To Retain Millennial Employees Workplaces Need to Support Mentorship
According to interior designer Shane Katsoolis, workplaces need to engage both managers and workers.
This is the fifth installment of Metropolis’ new video series, The Slant. Each segment features designers, stakeholders, and end-users weighing in on innovative research, dynamic trends, and thought-provoking ideas that promise to change the way we shape and inhabit buildings.
According to a 2016 Gallup poll, less than one-third of millennial employees are actively “engaged” with their jobs—a term the research group defined as “emotionally and psychologically attached to their work and workplace.” The Gallup study also found that only half of millennial workers plan to be at their current job in a year’s time and that six in ten are open to other work opportunities, making it one of the least engaged workforces in generations.
Though Gallup called these findings “troubling,” it said millennial needs are not that different from previous generations of employees; the main way to address the issue of engagement is to simply better understand and support the way in which millennials work.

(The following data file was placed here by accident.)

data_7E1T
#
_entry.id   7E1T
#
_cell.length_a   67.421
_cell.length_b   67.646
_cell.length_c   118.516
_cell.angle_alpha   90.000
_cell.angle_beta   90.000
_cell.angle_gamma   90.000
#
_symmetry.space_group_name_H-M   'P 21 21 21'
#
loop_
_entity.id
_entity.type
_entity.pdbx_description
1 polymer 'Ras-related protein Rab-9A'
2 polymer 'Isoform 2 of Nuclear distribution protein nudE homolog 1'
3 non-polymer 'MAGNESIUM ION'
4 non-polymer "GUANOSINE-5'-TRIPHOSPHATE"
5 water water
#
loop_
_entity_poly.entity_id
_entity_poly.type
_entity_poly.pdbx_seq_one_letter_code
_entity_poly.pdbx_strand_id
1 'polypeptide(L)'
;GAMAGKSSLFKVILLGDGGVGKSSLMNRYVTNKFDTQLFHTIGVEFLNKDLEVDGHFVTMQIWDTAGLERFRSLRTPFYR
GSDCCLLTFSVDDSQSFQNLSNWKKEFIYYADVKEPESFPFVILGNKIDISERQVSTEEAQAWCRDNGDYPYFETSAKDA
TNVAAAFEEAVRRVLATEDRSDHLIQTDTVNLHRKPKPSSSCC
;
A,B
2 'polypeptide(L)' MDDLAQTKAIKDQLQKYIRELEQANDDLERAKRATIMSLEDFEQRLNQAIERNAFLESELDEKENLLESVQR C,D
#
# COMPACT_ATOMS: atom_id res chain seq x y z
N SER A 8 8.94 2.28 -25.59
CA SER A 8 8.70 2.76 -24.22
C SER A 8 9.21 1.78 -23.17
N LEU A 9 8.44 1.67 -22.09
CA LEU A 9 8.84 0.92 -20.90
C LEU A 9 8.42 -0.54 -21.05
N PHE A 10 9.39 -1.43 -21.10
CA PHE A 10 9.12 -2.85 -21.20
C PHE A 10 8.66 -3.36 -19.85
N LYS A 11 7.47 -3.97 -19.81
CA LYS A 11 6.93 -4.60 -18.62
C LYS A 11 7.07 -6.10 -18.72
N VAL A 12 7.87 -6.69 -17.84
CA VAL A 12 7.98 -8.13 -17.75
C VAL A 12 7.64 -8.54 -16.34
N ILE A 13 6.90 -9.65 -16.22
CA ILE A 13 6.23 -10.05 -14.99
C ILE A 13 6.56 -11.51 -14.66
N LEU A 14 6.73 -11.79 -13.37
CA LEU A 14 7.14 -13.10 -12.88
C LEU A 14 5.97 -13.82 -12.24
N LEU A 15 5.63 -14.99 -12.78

This is a key concern for Shane Katsoolis, the former design director of the global interiors firm IA Interior Architects. The firm—whose portfolio includes offices for LinkedIn, Bacardi, Mercedes-Benz, and many other companies—is focusing on how spaces can facilitate mentoring by getting “managers out of the offices into the workplace and into a collaborative environment,” says Katsoolis. This includes designing commons areas and making workplaces flexible so that office environments can adapt on a project-to-project basis.
“We look at workplace very much as a tool for employees to do their job,” Katsoolis said. “When we support the company’s purpose [through design] it allows for potential employees to align their own personal goals in life with the goals of the company.”
Watch the interview below.
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